Unless you want people living on UBI to be trapped forever living on UBI, they need to be able to apply for jobs and otherwise avail themselves of various forms of communication that are increasingly done over the internet. The point of an UBI is not to have a terrafoam box that you stuff all the world's poor into and wait for them to die off, it's a safety net to keep anyone from falling completely through the cracks, and for it to function as such, people caught in the net need the means to start climbing out of it if they try. If you only pay enough for burlap sacks of dry rice and beans and the sacks also have to double as their clothes, you're going to have a perpetual underclass with no hope of ever making something of their lives, completely opposite the point of an UBI.

Comment Re:Landlords are not middle class (Score 1) 106

The median personal income for the united states is approximately $25k. The mean personal income is closer to $50k but that's not the kind of average people usually use in statistics like this because it is skewed way upward by the concentration of income at the top. The median american household income is also around $50k but the median household also has about two people in it so of course that is twice the personal income, there are twice the persons. And I'm not saying making $50k makes you upper class, just that that is far from a low income statistically. Owning multiple homes (somehow, despite the income you deride as low) is what makes you upper class. Raw income is irrelevant to class; borrower/lender or renter/rentier status is what matters. Do you have so much wealth that you can make money letting others use it, or do you have so little that you have to pay to use others'? That is what matters.

Comment Re:Landlords are not middle class (Score 1) 106

If you are mortgaging then you have lower class borrower status partly cancelling out your upper class rentier status. Your renter status pulls your overall class down too. But if on the whole you are making more from people paying to borrow your capital than you are paying to borrow others', that puts you on the upper side of the class line. Raw income does not define class because it may be coming at the expense of great sacrifice (of time and energy and opportunity, or of goods already owned) and it may largely go to providing other people free income that spares them such sacrifice, that is, in paying rents or interest. Class is determined more by wealth than income, by the capital that you own or not, and consequently what you have to borrow or rent or can afford to lend or rent out. You personally have a complex mix or borrowing, renting, and renting out going on, but if on the whole you are making more from renting out than you pay in interest and rent then you are upper class. And it sound like you at least are aiming for that status if you don't have it already.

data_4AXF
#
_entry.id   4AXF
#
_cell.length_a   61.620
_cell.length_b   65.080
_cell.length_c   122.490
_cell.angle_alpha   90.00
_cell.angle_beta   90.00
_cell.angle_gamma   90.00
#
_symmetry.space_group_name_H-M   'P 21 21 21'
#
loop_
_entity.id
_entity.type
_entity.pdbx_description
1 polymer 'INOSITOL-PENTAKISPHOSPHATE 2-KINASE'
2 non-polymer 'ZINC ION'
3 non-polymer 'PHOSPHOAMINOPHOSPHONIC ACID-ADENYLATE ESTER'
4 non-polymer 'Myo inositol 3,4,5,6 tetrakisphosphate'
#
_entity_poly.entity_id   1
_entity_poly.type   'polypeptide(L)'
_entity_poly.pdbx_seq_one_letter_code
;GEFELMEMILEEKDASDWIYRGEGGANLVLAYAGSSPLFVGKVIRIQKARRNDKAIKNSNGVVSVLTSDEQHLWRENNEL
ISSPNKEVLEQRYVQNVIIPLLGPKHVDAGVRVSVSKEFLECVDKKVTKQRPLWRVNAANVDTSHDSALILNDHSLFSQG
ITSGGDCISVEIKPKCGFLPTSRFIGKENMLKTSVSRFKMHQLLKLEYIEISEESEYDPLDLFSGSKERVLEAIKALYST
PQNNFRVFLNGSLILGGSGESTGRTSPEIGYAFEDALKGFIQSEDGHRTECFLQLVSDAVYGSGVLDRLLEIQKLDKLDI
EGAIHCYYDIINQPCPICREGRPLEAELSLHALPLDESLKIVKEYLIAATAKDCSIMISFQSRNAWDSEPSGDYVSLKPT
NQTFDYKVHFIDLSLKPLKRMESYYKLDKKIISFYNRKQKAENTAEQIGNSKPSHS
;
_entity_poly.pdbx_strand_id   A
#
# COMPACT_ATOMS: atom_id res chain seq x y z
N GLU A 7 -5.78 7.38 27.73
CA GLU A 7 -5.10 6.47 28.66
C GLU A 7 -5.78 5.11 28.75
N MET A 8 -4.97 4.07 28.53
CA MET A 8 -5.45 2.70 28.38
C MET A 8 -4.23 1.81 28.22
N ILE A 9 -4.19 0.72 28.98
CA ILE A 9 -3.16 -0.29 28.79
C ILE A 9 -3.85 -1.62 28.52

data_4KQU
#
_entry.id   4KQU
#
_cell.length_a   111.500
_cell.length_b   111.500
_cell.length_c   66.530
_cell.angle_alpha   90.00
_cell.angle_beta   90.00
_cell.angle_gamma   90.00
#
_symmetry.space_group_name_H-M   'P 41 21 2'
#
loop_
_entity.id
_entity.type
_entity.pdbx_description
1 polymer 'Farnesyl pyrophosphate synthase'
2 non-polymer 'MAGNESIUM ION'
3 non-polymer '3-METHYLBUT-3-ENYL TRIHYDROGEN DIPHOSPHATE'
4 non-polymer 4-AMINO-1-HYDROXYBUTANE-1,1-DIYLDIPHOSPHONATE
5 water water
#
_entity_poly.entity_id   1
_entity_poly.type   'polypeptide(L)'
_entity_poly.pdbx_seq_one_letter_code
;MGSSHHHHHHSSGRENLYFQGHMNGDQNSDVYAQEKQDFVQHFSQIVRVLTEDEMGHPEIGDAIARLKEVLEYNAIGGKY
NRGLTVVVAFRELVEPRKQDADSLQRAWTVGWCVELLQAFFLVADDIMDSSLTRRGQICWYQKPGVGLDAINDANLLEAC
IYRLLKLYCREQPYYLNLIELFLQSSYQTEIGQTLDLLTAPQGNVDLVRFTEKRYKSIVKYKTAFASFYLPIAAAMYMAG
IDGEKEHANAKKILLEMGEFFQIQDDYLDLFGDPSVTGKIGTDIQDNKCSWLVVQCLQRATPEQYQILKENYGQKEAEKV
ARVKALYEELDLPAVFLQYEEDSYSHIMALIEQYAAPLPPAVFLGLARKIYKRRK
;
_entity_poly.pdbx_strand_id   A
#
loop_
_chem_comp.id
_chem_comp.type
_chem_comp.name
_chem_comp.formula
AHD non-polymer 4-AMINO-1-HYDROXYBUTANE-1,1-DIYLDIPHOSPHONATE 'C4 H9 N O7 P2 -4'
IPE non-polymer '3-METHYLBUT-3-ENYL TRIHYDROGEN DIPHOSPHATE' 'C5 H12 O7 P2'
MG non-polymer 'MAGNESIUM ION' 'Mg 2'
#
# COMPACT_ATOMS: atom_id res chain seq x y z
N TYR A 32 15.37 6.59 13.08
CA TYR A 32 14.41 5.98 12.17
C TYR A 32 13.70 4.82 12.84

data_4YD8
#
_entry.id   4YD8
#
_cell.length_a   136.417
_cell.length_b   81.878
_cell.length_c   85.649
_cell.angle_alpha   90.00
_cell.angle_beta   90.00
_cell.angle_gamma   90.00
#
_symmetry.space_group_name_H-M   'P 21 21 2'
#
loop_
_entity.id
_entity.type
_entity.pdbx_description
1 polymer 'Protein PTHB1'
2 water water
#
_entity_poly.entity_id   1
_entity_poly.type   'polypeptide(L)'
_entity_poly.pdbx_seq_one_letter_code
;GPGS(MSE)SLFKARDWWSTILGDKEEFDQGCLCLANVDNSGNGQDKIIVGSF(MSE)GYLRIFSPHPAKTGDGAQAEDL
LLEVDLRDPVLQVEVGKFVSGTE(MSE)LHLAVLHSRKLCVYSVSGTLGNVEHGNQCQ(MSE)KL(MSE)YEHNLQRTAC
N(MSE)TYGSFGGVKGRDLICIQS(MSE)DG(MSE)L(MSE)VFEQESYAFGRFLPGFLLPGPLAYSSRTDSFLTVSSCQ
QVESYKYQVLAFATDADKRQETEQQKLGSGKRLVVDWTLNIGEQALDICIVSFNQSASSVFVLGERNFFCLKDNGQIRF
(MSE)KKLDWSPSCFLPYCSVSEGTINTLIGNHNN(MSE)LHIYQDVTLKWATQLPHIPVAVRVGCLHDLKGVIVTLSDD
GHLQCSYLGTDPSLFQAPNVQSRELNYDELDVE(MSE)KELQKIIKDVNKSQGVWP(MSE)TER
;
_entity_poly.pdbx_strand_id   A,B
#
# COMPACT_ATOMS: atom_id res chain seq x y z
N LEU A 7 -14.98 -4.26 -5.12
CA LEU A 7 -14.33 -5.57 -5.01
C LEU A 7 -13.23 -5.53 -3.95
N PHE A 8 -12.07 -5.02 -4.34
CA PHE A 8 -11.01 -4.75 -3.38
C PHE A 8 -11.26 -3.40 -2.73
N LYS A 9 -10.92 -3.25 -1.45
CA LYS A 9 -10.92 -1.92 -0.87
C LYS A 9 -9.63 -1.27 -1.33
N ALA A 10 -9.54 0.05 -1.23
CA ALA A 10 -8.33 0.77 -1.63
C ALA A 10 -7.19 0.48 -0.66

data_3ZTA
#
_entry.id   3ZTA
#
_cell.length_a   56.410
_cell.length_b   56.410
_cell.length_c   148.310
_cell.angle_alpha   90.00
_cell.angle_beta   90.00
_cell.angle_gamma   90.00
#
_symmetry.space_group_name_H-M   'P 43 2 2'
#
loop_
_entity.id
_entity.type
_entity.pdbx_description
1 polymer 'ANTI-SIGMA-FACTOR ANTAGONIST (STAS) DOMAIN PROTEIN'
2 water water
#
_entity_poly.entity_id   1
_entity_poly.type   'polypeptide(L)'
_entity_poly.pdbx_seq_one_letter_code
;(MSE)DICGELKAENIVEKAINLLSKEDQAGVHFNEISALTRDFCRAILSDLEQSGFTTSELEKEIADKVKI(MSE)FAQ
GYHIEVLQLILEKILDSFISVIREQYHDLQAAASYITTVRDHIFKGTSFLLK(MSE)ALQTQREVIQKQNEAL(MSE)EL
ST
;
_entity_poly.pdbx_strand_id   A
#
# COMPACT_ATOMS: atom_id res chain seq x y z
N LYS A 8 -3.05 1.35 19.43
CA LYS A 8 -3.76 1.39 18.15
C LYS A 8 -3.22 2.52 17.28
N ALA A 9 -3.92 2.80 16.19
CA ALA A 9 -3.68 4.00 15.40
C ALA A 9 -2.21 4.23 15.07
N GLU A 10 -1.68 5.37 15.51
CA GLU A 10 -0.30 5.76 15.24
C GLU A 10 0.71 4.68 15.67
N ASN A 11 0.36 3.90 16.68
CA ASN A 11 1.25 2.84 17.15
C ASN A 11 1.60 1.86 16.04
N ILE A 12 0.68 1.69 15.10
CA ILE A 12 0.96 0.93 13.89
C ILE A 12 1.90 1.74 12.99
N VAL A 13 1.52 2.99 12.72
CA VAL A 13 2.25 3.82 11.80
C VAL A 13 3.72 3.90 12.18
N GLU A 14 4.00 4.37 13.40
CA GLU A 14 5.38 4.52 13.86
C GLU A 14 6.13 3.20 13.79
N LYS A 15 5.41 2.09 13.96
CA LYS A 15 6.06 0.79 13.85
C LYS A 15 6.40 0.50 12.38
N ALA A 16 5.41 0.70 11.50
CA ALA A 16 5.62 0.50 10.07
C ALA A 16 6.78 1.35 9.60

Comment Re:Landlords are not middle class (Score 2) 106

$50k is twice the average American's income. I make around that much, and it's going to be a lifelong struggle to ever own a FIRST home before I die. That you've apparently bought at least four homes (your own, the rental, the one you flipped, and the one that burned down) makes you spectacularly rich beyond my wildest dreams, and I'M already spectacularly rich by most Americans' standards. Like someone else in this thread already said, I can easily afford anything I want -- except a house. If you've got several, you are rich, period.

Comment Re:Choices. (Score 1) 106

Rent in general does this same thing already. People buy up properties just to rent them out which forces home prices up which makes it harder for people to buy and forces them to rent from the people who started that cycle by buying up the housing to rent it out.